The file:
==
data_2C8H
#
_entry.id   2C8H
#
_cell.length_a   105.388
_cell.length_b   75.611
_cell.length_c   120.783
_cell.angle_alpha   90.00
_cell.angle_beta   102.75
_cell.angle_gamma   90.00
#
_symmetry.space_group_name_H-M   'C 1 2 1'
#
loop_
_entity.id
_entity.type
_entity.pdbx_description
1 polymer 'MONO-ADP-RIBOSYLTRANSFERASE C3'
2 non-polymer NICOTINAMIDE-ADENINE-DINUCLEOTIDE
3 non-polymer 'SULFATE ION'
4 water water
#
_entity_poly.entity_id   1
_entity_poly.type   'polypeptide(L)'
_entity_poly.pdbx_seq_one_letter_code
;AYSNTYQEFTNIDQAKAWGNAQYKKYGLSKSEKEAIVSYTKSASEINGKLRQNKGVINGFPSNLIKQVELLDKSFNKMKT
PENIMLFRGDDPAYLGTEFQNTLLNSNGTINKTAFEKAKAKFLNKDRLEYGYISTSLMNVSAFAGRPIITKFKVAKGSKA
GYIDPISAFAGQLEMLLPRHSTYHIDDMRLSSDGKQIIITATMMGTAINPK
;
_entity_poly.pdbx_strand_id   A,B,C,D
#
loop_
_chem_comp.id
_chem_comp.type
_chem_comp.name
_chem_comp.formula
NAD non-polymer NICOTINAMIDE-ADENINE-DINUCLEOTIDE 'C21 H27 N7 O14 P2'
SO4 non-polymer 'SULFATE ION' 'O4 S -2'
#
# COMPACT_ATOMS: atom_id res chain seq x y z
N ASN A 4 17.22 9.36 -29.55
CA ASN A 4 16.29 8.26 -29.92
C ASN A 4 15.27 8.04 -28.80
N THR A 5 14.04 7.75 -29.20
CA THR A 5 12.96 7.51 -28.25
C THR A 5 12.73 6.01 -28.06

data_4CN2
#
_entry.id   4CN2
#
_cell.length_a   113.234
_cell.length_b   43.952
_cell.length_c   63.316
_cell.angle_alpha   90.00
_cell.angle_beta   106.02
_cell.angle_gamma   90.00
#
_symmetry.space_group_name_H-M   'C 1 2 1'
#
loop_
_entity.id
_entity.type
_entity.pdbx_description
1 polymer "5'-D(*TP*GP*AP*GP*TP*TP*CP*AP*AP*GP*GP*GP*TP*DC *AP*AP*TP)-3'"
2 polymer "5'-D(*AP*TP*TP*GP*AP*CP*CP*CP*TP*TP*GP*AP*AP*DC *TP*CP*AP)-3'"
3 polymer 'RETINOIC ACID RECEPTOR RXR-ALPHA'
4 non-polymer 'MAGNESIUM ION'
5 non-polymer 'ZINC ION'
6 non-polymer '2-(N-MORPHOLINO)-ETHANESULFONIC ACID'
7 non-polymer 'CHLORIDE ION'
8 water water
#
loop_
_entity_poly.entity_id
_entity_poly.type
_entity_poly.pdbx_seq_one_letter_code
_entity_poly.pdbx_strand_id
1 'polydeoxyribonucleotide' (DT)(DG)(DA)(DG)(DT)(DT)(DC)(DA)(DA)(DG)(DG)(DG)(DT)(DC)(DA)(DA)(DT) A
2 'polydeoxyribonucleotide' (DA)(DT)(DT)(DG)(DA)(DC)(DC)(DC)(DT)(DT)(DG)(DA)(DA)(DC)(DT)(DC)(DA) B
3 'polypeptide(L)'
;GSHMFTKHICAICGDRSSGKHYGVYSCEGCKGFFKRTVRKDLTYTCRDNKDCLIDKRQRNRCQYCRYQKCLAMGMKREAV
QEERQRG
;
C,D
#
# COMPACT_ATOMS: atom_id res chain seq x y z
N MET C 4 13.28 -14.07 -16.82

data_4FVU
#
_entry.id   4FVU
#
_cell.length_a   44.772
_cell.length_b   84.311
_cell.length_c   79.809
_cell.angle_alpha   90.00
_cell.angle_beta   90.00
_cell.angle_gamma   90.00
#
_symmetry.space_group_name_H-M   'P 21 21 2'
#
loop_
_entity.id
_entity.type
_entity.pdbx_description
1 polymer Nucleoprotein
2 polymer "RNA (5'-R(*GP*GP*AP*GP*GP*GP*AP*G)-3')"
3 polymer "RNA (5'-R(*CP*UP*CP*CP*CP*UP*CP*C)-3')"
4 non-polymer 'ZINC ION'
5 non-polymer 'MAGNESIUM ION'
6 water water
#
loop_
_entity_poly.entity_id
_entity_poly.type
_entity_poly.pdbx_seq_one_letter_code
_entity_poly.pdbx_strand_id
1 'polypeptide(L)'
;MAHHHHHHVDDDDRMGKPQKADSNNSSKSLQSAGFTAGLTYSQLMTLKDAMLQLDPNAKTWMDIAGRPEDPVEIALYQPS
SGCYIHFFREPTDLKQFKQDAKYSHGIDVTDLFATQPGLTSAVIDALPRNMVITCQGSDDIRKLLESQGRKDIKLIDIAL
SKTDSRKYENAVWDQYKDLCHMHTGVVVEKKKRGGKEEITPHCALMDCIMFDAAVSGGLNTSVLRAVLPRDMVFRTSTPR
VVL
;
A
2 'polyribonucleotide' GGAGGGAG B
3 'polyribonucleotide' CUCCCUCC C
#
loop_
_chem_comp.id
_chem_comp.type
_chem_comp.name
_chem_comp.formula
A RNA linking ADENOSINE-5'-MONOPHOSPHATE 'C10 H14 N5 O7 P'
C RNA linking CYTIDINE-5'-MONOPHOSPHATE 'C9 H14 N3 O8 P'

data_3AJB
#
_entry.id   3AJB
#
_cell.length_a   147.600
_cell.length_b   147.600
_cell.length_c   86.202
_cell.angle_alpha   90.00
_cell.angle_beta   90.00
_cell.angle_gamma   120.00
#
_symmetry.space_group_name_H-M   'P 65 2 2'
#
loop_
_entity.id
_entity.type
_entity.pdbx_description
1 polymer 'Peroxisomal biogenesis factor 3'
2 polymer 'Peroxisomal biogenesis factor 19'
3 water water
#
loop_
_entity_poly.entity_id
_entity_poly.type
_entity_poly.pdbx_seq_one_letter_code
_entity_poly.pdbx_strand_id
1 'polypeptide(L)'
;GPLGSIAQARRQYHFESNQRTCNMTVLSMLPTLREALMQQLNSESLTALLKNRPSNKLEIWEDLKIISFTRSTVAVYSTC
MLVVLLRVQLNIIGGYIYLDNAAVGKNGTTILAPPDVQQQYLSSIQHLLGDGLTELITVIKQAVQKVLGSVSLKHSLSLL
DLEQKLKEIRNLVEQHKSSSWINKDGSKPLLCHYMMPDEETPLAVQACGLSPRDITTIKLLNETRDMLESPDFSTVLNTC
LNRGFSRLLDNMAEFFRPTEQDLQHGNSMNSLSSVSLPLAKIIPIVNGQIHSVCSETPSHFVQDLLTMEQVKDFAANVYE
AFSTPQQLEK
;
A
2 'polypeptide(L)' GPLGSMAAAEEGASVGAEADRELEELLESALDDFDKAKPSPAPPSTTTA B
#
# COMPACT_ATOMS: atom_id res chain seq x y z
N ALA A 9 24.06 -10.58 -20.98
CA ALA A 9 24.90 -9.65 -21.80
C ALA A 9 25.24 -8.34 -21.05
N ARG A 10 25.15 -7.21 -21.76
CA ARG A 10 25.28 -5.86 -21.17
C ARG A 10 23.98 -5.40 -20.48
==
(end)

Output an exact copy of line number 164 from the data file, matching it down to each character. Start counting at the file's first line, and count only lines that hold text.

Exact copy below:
LNRGFSRLLDNMAEFFRPTEQDLQHGNSMNSLSSVSLPLAKIIPIVNGQIHSVCSETPSHFVQDLLTMEQVKDFAANVYE